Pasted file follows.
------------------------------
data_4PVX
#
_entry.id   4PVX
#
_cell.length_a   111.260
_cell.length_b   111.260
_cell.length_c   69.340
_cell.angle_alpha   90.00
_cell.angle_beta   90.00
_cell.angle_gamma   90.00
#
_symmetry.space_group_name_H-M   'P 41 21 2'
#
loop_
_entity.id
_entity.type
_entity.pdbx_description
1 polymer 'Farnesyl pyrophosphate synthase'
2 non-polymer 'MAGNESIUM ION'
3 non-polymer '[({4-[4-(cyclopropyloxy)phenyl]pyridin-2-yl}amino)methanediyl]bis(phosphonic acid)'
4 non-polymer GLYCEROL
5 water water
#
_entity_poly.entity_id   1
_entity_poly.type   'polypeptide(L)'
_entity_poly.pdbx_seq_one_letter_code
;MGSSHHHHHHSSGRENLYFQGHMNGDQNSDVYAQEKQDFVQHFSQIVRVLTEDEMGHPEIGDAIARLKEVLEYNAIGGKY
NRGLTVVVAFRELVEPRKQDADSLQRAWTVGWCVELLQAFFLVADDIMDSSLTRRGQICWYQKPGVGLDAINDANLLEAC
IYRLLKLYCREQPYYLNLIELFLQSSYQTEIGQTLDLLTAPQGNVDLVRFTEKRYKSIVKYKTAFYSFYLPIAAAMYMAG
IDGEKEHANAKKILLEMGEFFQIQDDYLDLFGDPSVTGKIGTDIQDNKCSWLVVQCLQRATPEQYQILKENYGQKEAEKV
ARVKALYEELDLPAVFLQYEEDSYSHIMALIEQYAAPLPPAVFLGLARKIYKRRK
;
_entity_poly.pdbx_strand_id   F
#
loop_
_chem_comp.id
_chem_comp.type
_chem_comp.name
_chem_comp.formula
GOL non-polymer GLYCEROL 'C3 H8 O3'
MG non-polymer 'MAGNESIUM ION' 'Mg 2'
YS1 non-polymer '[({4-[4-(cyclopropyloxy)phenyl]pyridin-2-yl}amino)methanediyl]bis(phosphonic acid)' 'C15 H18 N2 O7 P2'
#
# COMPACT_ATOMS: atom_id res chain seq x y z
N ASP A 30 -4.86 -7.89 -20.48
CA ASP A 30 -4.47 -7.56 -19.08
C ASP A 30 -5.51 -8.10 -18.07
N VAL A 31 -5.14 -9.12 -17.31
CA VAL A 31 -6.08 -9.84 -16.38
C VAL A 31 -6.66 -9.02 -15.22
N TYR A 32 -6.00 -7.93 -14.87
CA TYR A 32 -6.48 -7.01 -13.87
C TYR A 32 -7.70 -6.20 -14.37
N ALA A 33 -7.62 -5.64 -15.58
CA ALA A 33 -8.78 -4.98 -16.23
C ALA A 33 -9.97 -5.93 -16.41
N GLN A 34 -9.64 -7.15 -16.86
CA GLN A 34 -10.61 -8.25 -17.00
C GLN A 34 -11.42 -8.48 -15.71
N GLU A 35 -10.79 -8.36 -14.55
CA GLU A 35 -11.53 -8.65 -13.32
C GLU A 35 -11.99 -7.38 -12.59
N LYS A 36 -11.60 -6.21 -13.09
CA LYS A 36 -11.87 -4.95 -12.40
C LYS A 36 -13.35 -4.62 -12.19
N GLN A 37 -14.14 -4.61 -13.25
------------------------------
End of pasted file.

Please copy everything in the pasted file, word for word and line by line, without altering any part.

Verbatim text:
data_4PVX
#
_entry.id   4PVX
#
_cell.length_a   111.260
_cell.length_b   111.260
_cell.length_c   69.340
_cell.angle_alpha   90.00
_cell.angle_beta   90.00
_cell.angle_gamma   90.00
#
_symmetry.space_group_name_H-M   'P 41 21 2'
#
loop_
_entity.id
_entity.type
_entity.pdbx_description
1 polymer 'Farnesyl pyrophosphate synthase'
2 non-polymer 'MAGNESIUM ION'
3 non-polymer '[({4-[4-(cyclopropyloxy)phenyl]pyridin-2-yl}amino)methanediyl]bis(phosphonic acid)'
4 non-polymer GLYCEROL
5 water water
#
_entity_poly.entity_id   1
_entity_poly.type   'polypeptide(L)'
_entity_poly.pdbx_seq_one_letter_code
;MGSSHHHHHHSSGRENLYFQGHMNGDQNSDVYAQEKQDFVQHFSQIVRVLTEDEMGHPEIGDAIARLKEVLEYNAIGGKY
NRGLTVVVAFRELVEPRKQDADSLQRAWTVGWCVELLQAFFLVADDIMDSSLTRRGQICWYQKPGVGLDAINDANLLEAC
IYRLLKLYCREQPYYLNLIELFLQSSYQTEIGQTLDLLTAPQGNVDLVRFTEKRYKSIVKYKTAFYSFYLPIAAAMYMAG
IDGEKEHANAKKILLEMGEFFQIQDDYLDLFGDPSVTGKIGTDIQDNKCSWLVVQCLQRATPEQYQILKENYGQKEAEKV
ARVKALYEELDLPAVFLQYEEDSYSHIMALIEQYAAPLPPAVFLGLARKIYKRRK
;
_entity_poly.pdbx_strand_id   F
#
loop_
_chem_comp.id
_chem_comp.type
_chem_comp.name
_chem_comp.formula
GOL non-polymer GLYCEROL 'C3 H8 O3'
MG non-polymer 'MAGNESIUM ION' 'Mg 2'
YS1 non-polymer '[({4-[4-(cyclopropyloxy)phenyl]pyridin-2-yl}amino)methanediyl]bis(phosphonic acid)' 'C15 H18 N2 O7 P2'
#
# COMPACT_ATOMS: atom_id res chain seq x y z
N ASP A 30 -4.86 -7.89 -20.48
CA ASP A 30 -4.47 -7.56 -19.08
C ASP A 30 -5.51 -8.10 -18.07
N VAL A 31 -5.14 -9.12 -17.31
CA VAL A 31 -6.08 -9.84 -16.38
C VAL A 31 -6.66 -9.02 -15.22
N TYR A 32 -6.00 -7.93 -14.87
CA TYR A 32 -6.48 -7.01 -13.87
C TYR A 32 -7.70 -6.20 -14.37
N ALA A 33 -7.62 -5.64 -15.58
CA ALA A 33 -8.78 -4.98 -16.23
C ALA A 33 -9.97 -5.93 -16.41
N GLN A 34 -9.64 -7.15 -16.86
CA GLN A 34 -10.61 -8.25 -17.00
C GLN A 34 -11.42 -8.48 -15.71
N GLU A 35 -10.79 -8.36 -14.55
CA GLU A 35 -11.53 -8.65 -13.32
C GLU A 35 -11.99 -7.38 -12.59
N LYS A 36 -11.60 -6.21 -13.09
CA LYS A 36 -11.87 -4.95 -12.40
C LYS A 36 -13.35 -4.62 -12.19
N GLN A 37 -14.14 -4.61 -13.25